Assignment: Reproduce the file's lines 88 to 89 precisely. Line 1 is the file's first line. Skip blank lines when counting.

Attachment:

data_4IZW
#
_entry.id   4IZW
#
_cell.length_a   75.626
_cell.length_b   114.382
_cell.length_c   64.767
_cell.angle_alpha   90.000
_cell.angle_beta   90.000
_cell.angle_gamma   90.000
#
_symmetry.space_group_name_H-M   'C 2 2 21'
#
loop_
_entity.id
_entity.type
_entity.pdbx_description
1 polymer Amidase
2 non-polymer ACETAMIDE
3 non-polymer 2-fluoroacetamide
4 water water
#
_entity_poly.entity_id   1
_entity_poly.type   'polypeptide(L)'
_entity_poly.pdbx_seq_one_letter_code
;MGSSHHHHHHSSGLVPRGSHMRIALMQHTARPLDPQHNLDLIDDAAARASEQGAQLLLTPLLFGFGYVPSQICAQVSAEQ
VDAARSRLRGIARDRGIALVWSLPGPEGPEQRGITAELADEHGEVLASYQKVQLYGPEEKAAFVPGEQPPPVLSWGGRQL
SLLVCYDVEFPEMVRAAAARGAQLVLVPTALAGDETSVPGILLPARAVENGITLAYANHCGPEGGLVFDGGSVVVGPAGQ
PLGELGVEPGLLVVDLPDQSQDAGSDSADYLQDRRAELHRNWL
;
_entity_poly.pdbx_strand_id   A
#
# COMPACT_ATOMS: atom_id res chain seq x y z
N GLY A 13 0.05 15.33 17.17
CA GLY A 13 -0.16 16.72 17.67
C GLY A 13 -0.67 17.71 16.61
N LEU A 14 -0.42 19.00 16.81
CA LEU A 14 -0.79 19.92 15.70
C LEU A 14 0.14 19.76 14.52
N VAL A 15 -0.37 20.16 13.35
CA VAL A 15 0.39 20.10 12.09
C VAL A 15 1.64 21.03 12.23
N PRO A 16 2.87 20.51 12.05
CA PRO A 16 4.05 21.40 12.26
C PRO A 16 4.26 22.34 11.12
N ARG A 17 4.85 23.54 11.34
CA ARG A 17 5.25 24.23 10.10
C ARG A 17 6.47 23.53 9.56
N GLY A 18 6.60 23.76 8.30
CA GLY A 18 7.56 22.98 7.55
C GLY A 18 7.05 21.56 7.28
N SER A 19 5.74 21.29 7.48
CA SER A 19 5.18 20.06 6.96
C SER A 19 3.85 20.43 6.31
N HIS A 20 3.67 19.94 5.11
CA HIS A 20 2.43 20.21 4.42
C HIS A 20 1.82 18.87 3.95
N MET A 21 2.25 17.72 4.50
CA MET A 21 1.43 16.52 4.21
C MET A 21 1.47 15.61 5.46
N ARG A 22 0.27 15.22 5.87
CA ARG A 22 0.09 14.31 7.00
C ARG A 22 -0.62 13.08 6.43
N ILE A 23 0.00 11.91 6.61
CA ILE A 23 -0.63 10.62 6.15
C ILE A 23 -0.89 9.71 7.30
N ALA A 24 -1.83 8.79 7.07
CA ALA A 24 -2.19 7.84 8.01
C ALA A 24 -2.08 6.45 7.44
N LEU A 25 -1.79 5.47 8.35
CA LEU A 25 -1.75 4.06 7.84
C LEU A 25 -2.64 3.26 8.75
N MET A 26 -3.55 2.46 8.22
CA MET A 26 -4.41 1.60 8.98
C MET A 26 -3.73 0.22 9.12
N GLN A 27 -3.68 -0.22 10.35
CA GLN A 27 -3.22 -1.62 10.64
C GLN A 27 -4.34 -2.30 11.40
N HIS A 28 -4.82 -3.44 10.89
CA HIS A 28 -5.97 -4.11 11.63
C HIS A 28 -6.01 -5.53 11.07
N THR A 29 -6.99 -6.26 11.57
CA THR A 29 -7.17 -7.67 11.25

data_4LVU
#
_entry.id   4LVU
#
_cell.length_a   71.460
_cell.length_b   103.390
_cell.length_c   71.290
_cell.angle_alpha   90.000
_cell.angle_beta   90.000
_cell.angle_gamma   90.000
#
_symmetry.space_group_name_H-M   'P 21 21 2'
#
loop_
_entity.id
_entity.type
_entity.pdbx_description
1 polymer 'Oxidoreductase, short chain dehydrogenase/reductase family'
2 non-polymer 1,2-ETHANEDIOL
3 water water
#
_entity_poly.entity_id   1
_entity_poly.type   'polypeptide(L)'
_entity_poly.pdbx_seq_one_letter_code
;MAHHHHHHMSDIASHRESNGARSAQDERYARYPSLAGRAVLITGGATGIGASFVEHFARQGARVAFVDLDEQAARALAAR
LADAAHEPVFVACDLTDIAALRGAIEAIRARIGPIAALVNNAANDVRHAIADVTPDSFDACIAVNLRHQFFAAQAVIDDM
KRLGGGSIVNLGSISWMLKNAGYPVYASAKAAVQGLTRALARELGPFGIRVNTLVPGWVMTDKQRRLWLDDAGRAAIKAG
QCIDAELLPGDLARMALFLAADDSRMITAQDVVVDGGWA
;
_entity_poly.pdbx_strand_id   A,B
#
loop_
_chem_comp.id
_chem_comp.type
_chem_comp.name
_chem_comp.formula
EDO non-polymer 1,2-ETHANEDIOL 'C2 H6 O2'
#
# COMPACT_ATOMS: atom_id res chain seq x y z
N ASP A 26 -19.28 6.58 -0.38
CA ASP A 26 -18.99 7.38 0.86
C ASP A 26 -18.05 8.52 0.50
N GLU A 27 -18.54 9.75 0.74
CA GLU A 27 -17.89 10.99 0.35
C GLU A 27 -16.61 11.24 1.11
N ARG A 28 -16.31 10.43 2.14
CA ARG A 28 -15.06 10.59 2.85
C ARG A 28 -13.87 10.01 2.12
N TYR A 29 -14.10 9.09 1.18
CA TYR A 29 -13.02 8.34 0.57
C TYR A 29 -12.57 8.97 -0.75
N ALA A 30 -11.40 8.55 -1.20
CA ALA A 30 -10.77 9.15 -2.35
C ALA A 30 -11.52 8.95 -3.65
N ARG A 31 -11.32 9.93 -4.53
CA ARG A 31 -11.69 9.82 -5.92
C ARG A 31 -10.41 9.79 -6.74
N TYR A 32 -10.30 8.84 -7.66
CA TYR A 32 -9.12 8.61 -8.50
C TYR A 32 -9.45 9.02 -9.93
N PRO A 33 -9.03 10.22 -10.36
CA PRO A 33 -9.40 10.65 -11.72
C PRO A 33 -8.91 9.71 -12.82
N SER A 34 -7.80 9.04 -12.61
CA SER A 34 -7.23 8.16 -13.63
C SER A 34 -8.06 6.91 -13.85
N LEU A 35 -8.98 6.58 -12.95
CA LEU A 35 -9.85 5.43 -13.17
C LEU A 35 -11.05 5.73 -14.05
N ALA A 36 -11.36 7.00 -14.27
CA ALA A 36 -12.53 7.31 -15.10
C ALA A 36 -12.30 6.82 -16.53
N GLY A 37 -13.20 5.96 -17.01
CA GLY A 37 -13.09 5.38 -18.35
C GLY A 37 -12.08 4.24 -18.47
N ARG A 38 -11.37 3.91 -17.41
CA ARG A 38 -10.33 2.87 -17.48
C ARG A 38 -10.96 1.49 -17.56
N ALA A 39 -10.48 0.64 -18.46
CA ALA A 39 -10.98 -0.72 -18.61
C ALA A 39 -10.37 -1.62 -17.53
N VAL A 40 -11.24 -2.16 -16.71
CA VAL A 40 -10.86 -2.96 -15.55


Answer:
_cell.length_a   71.460
_cell.length_b   103.390